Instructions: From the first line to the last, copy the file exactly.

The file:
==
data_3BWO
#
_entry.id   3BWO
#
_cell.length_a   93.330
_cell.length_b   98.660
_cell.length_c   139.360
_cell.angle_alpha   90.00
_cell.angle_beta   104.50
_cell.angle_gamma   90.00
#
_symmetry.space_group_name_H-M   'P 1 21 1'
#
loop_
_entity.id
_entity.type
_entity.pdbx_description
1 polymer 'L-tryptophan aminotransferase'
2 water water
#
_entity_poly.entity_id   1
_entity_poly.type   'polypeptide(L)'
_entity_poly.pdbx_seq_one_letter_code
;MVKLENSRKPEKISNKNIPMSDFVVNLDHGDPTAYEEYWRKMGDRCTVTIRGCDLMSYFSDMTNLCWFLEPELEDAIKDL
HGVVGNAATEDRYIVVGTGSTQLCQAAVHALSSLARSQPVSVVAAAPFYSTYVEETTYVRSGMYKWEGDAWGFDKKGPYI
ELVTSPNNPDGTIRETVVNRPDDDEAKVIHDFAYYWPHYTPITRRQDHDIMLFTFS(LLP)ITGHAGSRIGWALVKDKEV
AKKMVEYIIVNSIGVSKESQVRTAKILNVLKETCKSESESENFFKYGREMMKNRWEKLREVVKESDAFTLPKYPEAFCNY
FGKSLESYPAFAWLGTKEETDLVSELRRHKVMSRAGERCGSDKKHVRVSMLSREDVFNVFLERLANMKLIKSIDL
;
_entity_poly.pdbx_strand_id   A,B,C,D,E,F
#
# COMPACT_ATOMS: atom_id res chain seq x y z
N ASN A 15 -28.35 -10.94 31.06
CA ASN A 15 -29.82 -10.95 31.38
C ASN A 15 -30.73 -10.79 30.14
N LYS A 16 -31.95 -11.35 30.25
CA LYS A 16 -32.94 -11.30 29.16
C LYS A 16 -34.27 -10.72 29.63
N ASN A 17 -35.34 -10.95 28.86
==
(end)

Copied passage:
data_3BWO
#
_entry.id   3BWO
#
_cell.length_a   93.330
_cell.length_b   98.660
_cell.length_c   139.360
_cell.angle_alpha   90.00
_cell.angle_beta   104.50
_cell.angle_gamma   90.00
#
_symmetry.space_group_name_H-M   'P 1 21 1'
#
loop_
_entity.id
_entity.type
_entity.pdbx_description
1 polymer 'L-tryptophan aminotransferase'
2 water water
#
_entity_poly.entity_id   1
_entity_poly.type   'polypeptide(L)'
_entity_poly.pdbx_seq_one_letter_code
;MVKLENSRKPEKISNKNIPMSDFVVNLDHGDPTAYEEYWRKMGDRCTVTIRGCDLMSYFSDMTNLCWFLEPELEDAIKDL
HGVVGNAATEDRYIVVGTGSTQLCQAAVHALSSLARSQPVSVVAAAPFYSTYVEETTYVRSGMYKWEGDAWGFDKKGPYI
ELVTSPNNPDGTIRETVVNRPDDDEAKVIHDFAYYWPHYTPITRRQDHDIMLFTFS(LLP)ITGHAGSRIGWALVKDKEV
AKKMVEYIIVNSIGVSKESQVRTAKILNVLKETCKSESESENFFKYGREMMKNRWEKLREVVKESDAFTLPKYPEAFCNY
FGKSLESYPAFAWLGTKEETDLVSELRRHKVMSRAGERCGSDKKHVRVSMLSREDVFNVFLERLANMKLIKSIDL
;
_entity_poly.pdbx_strand_id   A,B,C,D,E,F
#
# COMPACT_ATOMS: atom_id res chain seq x y z
N ASN A 15 -28.35 -10.94 31.06
CA ASN A 15 -29.82 -10.95 31.38
C ASN A 15 -30.73 -10.79 30.14
N LYS A 16 -31.95 -11.35 30.25
CA LYS A 16 -32.94 -11.30 29.16
C LYS A 16 -34.27 -10.72 29.63
N ASN A 17 -35.34 -10.95 28.86